Read the full analysis on the National Interest.
Ali Abdullah Saleh’s violent death on December 4, after a weekend of intense conflict in the Yemeni capital, Sana’a, brings to an end the remarkable three-decade-long career of Yemen’s most dominant political leader since the establishment of the Republic in 1962. He will be remembered for both the good he did, such as engineering Yemen’s unification in 1990 and promoting many of the steps to modernize the country over the course of his rule, but he will be remembered for some bad things, too. Saleh’s corrupt reign deprived Yemen’s people of billions of dollars that could have been used to advance its social and economic development, and his failure to foster real institutional development left the country ill-prepared to carry on after a popular uprising in 2011 forced him from office.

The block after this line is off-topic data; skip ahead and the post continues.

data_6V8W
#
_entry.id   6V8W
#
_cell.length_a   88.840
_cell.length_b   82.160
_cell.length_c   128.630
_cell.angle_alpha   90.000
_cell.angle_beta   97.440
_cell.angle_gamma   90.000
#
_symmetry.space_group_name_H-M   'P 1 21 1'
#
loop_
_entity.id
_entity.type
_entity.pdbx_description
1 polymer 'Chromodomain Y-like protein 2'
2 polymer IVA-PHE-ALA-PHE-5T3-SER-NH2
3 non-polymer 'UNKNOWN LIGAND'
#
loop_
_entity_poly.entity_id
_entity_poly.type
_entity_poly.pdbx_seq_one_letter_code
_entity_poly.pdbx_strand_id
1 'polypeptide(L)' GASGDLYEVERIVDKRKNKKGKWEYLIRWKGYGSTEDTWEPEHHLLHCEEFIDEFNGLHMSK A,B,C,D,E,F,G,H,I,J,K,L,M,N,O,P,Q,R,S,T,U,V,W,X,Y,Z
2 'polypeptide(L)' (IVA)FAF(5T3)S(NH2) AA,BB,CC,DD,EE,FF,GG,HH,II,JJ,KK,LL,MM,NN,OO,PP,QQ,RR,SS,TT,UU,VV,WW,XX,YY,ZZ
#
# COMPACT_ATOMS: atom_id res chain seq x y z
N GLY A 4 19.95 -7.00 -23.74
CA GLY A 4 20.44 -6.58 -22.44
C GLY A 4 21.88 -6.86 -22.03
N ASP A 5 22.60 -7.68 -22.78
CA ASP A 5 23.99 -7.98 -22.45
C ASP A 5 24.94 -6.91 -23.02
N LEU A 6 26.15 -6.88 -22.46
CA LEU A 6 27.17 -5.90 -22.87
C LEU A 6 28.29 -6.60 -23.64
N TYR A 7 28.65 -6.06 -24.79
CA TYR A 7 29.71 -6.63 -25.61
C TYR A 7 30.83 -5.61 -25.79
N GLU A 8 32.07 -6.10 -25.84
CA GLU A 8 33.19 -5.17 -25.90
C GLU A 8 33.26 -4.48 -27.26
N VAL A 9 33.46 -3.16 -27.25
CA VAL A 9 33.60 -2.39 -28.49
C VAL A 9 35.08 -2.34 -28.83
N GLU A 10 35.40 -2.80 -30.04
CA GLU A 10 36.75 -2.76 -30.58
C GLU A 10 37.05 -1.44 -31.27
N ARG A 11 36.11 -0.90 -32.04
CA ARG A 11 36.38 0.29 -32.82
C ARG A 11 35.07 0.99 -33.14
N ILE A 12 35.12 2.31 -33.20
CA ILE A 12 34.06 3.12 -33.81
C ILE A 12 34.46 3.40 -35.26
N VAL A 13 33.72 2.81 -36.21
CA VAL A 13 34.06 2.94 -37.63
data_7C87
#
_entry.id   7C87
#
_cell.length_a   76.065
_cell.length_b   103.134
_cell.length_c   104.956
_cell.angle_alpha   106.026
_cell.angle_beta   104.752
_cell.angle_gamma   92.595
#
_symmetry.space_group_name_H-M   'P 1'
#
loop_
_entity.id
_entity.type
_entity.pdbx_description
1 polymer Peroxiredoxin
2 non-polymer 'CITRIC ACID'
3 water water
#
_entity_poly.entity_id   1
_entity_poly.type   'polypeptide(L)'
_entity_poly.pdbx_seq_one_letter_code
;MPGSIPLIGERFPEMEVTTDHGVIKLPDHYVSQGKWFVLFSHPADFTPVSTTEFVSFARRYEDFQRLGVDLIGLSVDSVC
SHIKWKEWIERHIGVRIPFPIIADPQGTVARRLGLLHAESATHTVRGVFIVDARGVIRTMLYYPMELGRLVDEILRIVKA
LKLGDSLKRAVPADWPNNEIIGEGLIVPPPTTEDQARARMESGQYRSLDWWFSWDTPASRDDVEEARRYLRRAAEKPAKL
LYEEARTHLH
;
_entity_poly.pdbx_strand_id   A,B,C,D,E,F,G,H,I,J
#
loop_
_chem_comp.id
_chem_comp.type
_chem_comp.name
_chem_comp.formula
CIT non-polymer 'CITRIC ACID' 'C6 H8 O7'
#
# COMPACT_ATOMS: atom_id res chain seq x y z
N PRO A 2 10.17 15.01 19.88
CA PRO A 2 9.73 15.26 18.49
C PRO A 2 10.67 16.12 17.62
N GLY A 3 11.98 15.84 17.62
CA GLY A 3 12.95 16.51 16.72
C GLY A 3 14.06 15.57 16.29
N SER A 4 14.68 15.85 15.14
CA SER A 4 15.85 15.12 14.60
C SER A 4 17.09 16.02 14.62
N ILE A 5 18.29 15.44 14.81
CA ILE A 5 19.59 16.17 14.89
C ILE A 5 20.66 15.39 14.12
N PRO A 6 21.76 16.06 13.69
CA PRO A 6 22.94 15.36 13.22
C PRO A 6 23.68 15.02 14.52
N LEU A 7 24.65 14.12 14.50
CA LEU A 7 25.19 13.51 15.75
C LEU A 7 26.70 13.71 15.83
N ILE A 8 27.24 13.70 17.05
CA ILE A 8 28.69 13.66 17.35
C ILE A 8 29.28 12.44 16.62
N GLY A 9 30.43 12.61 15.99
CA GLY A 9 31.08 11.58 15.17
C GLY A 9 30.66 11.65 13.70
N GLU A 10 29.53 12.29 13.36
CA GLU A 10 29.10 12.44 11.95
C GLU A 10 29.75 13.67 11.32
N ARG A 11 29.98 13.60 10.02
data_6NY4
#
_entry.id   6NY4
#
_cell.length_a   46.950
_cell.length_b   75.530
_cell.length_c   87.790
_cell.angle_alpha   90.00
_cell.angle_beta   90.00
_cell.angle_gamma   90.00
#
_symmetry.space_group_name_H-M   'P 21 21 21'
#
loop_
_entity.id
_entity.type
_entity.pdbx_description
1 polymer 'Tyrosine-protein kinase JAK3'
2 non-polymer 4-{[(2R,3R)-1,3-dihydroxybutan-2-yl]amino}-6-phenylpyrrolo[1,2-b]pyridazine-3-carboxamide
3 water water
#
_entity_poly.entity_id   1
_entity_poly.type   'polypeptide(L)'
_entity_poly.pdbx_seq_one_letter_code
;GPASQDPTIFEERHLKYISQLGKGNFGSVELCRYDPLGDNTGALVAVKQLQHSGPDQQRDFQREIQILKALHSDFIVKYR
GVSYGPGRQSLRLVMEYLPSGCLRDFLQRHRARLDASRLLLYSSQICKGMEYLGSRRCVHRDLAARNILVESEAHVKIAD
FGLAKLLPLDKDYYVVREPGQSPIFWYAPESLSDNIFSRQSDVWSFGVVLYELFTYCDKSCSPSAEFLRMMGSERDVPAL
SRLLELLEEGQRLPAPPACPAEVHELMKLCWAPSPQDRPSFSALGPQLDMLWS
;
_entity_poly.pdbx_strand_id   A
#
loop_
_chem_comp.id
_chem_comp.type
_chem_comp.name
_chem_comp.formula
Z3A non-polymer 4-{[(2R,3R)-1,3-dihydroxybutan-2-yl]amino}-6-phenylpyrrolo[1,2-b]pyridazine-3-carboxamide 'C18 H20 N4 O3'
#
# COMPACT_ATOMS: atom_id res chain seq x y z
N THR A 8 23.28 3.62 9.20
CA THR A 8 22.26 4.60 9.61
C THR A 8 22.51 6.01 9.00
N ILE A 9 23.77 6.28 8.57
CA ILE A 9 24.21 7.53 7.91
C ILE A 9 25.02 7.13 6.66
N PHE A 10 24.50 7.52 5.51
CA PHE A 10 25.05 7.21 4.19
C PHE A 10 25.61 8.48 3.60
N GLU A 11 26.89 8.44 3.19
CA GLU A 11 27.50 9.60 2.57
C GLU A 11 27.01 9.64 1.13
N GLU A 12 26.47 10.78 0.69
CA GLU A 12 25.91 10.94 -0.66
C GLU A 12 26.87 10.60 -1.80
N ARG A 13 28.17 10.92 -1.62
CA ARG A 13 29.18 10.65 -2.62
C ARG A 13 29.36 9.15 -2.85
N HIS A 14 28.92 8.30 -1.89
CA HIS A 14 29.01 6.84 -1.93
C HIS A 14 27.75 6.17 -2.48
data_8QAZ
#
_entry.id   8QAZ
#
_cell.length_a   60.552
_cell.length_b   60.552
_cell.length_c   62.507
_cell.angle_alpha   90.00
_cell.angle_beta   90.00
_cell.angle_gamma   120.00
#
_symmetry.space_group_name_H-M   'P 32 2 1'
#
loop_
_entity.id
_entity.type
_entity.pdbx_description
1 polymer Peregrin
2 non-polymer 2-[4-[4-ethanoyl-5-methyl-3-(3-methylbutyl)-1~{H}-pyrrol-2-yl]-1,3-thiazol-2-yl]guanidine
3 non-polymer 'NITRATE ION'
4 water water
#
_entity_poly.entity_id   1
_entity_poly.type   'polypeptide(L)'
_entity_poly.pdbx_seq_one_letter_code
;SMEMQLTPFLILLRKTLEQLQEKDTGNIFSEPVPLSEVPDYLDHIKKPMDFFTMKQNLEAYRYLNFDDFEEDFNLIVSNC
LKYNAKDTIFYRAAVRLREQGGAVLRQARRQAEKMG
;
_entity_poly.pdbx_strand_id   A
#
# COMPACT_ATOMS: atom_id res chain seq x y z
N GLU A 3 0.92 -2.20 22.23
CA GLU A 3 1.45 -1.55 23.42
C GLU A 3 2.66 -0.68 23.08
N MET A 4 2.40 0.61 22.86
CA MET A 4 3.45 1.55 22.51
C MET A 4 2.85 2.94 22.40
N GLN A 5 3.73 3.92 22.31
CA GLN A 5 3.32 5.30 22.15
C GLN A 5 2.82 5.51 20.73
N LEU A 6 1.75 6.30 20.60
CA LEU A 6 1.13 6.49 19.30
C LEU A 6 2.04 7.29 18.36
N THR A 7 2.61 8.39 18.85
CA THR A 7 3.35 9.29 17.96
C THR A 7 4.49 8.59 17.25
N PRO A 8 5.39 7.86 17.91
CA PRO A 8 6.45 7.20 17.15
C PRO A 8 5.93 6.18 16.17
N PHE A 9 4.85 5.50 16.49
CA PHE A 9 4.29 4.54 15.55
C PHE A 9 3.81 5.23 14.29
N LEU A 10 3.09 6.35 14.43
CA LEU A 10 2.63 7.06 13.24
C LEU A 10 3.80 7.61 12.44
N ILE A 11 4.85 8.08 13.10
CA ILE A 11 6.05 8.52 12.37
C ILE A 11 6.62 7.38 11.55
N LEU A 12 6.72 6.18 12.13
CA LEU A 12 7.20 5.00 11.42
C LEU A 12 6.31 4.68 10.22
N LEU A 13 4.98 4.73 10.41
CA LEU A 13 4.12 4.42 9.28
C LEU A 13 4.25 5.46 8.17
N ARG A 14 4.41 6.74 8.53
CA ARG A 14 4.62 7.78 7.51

Not content to retire quietly after his resignation in 2012, Saleh maneuvered continuously to undercut his successor, Abdu Rabbu Mansour Hadi, and to obstruct the political transition he accepted in 2011. Ultimately, his effort to regain his position at the top of Yemen’s political hierarchy led to his improbable alliance with the arch-rival Houthis. It was never a comfortable arrangement, and as the years of conflict ground on, the level of distrust between the parties grew until the Houthis successfully isolated and marginalized him. It was that reality that led to Saleh’s dramatic “Hail Mary” gambit over the weekend to renounce his Houthi allies and seek a rapprochement with the Saudis and their coalition. It was quintessential Saleh, “the man who danced on the heads of snakes,” and it failed spectacularly.